Fianna Fáil Councillor Deirdre Heney said that the policy of encouraging investment funds to invest in housing here was introduced for good reasons back in 2013 but it has continued for too long.
Now, she says, “everyone is singing from the same hymn sheet”, and the ministers for housing Fianna Fáil’s Darragh O’Brien and finance Fine Gael’s Paschal Donohoe should implement the necessary changes.
Councillors who spoke all favoured measures to stop funds buying whole estates of homes, including more regulation of the funds, while many said that increased taxation of the sector is key.
Social Democrats Councillor Catherine Stocker asked why the government was happy enough when the vast majority of apartments in Dublin city were being sold to funds.
But they then shed “crocodile tears” as soon as the funds started buying up houses in the suburbs, she said. “We all knew, every single councillor knew. If you didn’t know, you were absolutely asleep at the wheel.”
Fine Gael Councillor Ray McAdam said Fine Gael does not support funds buying up housing estates that have already been built, but funds do have a role in bringing in finance to build new homes, he said.
“The state and government can’t fund them all,” said McAdam. He welcomed the commitments the government has made to examine the tax code for homes that have already been built.
To Sell or Not
Council official Richard Shakespeare wants councillors to agree to sell two rundown buildings in the city centre – but councillors aren’t too sure, they said, at Monday’s meeting.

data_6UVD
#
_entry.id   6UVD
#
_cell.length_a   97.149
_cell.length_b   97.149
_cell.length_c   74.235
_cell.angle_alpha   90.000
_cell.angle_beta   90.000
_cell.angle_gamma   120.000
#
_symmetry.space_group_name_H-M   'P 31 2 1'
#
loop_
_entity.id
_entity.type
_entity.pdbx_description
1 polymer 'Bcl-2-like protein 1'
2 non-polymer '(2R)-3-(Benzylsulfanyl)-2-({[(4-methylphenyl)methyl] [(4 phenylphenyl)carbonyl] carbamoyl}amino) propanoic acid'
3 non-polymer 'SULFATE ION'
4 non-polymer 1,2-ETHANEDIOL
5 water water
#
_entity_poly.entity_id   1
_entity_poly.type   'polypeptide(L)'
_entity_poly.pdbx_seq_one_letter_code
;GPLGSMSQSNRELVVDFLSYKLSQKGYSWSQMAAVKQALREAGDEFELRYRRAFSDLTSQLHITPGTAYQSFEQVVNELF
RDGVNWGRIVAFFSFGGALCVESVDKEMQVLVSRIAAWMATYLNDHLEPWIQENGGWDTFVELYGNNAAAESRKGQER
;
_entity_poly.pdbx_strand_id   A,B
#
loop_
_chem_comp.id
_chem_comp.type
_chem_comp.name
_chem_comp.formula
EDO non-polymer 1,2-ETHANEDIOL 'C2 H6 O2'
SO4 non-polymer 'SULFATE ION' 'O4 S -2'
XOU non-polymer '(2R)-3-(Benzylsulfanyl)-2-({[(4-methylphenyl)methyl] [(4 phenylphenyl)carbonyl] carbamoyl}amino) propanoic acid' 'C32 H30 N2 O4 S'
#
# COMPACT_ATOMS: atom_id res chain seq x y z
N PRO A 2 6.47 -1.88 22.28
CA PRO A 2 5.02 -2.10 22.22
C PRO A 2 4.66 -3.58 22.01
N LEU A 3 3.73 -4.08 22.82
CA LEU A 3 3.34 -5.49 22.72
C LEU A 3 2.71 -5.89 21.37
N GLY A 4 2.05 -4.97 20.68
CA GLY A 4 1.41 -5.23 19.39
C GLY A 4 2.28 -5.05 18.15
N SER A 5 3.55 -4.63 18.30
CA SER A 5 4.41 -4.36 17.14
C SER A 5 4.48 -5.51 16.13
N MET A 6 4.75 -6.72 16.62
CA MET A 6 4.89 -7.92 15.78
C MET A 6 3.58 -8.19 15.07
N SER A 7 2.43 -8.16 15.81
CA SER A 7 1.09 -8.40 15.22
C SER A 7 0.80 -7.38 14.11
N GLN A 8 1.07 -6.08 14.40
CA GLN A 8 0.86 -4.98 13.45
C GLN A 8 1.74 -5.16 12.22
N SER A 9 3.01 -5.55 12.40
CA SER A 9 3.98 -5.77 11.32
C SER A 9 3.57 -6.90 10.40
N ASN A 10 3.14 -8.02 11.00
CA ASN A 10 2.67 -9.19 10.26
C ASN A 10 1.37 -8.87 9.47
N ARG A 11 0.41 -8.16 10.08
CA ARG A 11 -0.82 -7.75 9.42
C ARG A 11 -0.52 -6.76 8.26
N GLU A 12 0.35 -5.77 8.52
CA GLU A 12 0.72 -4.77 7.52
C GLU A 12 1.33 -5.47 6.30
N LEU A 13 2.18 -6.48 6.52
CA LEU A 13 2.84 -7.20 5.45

The two buildings at 28 Abbey Street and 109 Marlborough Street were bought as part of the council’s drive to tackle vacancy and dereliction, says a report by Shakespeare, the council’s assistant chief executive.
The council paid €800,000 for the buildings in 2017, has undertaken “significant works” and wants to sell them for €550,000 now, say council reports. The buildings are still only accessible wearing full PPE, one report says.
“Since its acquisition and despite the interventions … the properties have continued to deteriorate,” the report says.
The successful bidders, Robert McCarthy and Michael McCarthy, have said they will refurbish the properties into shops and apartments.
Under the proposed deal, the council would have the first option to buy at market rate or lease back any apartments in the redeveloped buildings.
Shakespeare said in his report that he recognised that the sale would mean a net loss.
But “I believe that this will be outweighed by the restoration of these buildings and the rejuvenation of this high profile location”, he wrote.
The council bought the properties in 2017 under its Active Land Management Initiative.
Under the initiative, the council buys up derelict properties for redevelopment, identifies strategic acquisition opportunities and enforces the derelict sites and vacant sites legislation, he says.
This is done using a revolving fund, so the sale of these properties allows the council to buy more run-down buildings and continue to tackle dereliction in the city, he said.
In the report, Shakespeare wrote that if councillors didn’t support the deal, he would have to stop buying up properties like this.
“And direct the Active Land Management Unit to concentrate solely on its other remit – the implementation of the Derelict and Vacant sites legislation,” he said.
Local area councillors still have questions about the sale of the land so it was referred back to the Central Area Committee for more debate.